|Pittsfield O&R OKs Downtown Creative District Rezoning|
|By Brittany Polito, iBerkshires Staff|
12:44PM / Tuesday, April 06, 2021
Ordinance & Rules discusses the creation of a Downtown Creative District to promote development.
PITTSFIELD, Mass. — The Ordinances and Rules Subcommittee on Monday unanimously voted in support of creating a "Downtown Creative District" that highlights the historical design elements of downtown Pittsfield and encourages a mixture of uses to drive creatives and foot traffic to the area.
Last month, the Community Development Board supported this zoning district amendment and sent a recommendation to the City Council, which referred it to the O&R subcommittee for review.
"When we're reviewing development, what we're thinking about development, we are trying to promote Pittsfield as a place to do business and to construct residential projects, commercial projects, lot of that is based on regulations that can go back into even the 1950s and there there are a number of reasons why that's not good for for the community," City Planner CJ Hoss said.
"When we make zoning changes, we're trying to modernize and think about new uses, whether it be solar development, or just dealing with our floodplain regulations and things like that, we're really just trying to update and modernize a lot of our ordinance."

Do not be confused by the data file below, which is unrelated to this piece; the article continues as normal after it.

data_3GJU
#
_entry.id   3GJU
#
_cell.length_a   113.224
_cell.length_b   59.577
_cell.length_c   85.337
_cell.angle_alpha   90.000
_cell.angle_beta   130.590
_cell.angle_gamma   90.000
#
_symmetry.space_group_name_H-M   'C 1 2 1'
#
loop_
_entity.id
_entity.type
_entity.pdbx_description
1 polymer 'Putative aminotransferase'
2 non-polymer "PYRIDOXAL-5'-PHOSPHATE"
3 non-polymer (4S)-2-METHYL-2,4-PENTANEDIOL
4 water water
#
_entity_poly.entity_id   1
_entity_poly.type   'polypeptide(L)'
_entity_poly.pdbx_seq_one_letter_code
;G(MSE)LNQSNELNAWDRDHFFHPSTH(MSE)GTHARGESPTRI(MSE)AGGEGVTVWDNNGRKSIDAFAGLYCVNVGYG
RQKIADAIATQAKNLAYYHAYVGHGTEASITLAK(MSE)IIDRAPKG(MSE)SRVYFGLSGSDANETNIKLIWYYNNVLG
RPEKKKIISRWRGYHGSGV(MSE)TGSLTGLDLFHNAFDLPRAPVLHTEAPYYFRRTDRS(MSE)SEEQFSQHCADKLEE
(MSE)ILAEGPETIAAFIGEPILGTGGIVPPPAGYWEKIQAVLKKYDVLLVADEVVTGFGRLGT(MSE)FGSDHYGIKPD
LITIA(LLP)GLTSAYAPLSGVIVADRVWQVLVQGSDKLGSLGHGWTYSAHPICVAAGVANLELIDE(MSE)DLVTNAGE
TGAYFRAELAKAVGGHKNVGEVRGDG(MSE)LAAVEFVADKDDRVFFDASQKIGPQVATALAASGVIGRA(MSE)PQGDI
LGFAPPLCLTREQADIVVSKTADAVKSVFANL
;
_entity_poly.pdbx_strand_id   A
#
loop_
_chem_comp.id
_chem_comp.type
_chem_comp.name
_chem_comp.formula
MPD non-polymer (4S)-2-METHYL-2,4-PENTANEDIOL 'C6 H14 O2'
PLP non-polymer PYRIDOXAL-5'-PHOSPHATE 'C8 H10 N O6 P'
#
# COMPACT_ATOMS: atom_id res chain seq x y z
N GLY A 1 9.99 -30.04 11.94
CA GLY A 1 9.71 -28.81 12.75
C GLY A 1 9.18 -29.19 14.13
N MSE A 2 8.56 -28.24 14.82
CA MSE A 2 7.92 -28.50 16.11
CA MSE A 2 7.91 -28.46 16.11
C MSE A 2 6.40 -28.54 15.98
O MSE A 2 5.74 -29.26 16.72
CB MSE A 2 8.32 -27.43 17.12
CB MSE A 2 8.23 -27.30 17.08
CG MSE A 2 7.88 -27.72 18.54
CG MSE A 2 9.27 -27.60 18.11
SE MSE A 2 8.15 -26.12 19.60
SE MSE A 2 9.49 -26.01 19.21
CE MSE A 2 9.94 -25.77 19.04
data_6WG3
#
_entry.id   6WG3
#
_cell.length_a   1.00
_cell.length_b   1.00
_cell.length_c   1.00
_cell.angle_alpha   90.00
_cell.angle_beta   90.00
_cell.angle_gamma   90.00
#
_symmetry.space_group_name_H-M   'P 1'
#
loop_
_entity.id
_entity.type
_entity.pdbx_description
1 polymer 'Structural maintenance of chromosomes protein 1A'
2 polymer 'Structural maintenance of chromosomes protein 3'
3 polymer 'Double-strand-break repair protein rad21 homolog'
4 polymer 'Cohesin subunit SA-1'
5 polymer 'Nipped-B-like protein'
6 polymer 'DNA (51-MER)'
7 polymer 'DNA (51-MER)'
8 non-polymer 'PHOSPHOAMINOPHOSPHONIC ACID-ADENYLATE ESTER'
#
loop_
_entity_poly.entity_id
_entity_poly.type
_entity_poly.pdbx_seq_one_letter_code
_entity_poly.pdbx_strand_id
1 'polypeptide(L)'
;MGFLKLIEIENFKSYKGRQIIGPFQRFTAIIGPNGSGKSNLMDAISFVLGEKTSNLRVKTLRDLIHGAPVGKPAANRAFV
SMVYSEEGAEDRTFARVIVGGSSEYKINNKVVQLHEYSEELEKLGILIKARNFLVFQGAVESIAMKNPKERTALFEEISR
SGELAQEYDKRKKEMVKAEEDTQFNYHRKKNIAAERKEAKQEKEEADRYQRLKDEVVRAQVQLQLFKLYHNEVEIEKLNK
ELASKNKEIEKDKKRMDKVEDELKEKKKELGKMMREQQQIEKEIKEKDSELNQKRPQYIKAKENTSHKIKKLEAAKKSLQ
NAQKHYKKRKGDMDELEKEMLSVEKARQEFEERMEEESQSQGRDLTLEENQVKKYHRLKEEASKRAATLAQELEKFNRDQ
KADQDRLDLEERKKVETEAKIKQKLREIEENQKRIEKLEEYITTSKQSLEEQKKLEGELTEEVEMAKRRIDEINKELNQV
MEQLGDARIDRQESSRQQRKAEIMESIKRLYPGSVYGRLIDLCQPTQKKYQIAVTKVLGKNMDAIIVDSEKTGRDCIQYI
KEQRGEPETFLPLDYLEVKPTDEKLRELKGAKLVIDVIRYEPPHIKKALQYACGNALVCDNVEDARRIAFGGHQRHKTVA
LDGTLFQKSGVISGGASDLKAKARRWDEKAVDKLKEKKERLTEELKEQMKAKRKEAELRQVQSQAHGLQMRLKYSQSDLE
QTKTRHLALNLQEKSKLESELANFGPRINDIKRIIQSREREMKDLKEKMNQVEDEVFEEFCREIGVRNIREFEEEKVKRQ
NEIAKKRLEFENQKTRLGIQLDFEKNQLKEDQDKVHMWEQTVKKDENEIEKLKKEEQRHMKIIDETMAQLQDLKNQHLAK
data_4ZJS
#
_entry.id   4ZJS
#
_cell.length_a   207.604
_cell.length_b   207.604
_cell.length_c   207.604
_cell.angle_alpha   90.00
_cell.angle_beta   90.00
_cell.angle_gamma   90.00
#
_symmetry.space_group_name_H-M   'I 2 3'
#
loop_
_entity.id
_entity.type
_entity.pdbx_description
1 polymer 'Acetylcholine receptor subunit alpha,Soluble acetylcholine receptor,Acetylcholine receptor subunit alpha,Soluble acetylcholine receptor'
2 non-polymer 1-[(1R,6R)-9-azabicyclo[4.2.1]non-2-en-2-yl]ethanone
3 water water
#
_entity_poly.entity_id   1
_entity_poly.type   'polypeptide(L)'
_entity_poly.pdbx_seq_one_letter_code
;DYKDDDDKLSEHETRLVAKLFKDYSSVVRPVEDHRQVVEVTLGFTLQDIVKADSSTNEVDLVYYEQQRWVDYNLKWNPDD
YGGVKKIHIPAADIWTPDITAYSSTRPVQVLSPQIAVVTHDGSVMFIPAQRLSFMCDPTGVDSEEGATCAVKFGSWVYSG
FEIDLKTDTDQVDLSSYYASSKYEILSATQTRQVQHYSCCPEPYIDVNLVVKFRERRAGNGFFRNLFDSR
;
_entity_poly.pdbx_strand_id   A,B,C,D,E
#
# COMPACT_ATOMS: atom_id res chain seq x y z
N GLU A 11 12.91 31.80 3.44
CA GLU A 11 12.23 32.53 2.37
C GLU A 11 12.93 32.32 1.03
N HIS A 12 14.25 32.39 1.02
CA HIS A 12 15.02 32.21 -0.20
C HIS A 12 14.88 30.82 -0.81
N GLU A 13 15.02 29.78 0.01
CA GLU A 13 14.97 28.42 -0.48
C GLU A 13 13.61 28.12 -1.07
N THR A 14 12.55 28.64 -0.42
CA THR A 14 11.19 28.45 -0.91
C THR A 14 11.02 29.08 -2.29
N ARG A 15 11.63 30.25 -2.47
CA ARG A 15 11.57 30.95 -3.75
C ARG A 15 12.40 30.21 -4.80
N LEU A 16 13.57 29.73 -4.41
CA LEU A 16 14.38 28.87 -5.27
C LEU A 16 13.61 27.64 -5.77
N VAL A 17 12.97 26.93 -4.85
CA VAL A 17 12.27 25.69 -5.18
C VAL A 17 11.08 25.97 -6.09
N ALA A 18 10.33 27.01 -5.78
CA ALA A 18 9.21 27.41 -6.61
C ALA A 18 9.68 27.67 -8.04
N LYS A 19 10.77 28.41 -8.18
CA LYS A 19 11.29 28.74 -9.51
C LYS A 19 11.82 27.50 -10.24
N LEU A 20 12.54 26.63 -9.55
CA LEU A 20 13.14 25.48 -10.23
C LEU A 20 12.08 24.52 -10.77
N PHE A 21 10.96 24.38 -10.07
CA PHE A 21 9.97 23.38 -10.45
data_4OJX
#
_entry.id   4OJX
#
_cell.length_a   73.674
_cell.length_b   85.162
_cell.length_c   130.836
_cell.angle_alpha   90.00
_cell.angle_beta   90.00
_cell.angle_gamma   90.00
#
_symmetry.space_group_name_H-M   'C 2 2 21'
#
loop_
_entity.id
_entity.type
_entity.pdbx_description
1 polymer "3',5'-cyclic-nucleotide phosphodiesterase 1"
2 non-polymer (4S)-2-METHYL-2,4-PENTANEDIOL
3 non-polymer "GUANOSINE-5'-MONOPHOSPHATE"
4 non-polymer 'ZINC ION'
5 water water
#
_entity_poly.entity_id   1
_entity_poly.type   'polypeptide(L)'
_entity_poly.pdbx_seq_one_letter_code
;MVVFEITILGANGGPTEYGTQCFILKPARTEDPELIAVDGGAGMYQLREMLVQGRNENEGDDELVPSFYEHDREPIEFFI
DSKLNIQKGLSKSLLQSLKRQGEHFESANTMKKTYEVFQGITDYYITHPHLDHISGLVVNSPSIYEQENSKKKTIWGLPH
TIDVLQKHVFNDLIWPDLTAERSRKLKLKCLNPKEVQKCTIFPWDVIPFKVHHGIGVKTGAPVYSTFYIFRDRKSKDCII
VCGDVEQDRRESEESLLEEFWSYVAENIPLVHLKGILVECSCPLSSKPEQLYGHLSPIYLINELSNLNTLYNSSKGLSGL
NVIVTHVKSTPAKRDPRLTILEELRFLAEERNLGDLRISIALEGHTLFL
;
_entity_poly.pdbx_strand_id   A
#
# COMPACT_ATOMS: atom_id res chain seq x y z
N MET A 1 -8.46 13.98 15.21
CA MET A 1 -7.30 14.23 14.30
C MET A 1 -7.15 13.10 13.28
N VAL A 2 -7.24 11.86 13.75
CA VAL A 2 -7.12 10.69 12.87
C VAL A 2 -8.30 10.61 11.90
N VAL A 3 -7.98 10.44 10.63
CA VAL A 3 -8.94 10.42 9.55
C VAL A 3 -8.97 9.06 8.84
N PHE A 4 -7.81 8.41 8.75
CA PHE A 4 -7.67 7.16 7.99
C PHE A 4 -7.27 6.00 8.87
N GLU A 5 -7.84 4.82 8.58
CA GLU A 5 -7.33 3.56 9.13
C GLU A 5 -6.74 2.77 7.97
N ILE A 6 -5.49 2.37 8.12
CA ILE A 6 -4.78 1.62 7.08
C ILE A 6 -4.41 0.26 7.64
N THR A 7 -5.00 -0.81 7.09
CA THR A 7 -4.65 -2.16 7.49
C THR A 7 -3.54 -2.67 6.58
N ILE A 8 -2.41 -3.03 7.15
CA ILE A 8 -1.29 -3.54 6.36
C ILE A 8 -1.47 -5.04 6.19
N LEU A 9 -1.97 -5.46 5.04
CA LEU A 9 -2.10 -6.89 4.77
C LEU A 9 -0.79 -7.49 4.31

The new zoning aims to support a vibrant, mixed-use, pedestrian-friendly urban downtown, determine the best way for the city of Pittsfield through its land-use boards to control the appearance of future development in the downtown, and replace existing overlay and underlying districts with a form-based code.
It will remove and replace the downtown arts overlay district and the downtown business zoning district.
The ordinance's development began in 2018 and was guided by a steering committee that consisted of a range of downtown stakeholders, property owners, business owners, and downtown building real estate representatives..
Hoss spoke to the current permitting process for mixed-use buildings that reportedly often delays projects 60 days and said the new process is meant to be "as streamlined and predictable as possible."
"The existing overlay district was created in the early 2000s and adopted in 2004, and that's really helped guide a lot of development and it's worked well but when you look at a lot of the projects, just speaking to my tenure in the last 10 years, the Onota building, the Howard building some of these other projects that have been redevelopment projects encouraging the reuse of upper floors of buildings, those are just good smart planning principles," he explained.
"And when it came time to review those projects, most of the time, any issues that came up we addressed at the staff level through our typical pre-development meeting process before anyone submits applications, and we were simply sort of going through the motions when there would be this public hearing process because, again, these are the types of projects we want to see happen downtown, that neighbors want to see happen."
Councilor at Large Earl Persip III voiced his opinions about the Berkshire Juvenile Court's presence on North Street, hoping that its location wouldn't be permitted under the new regulations.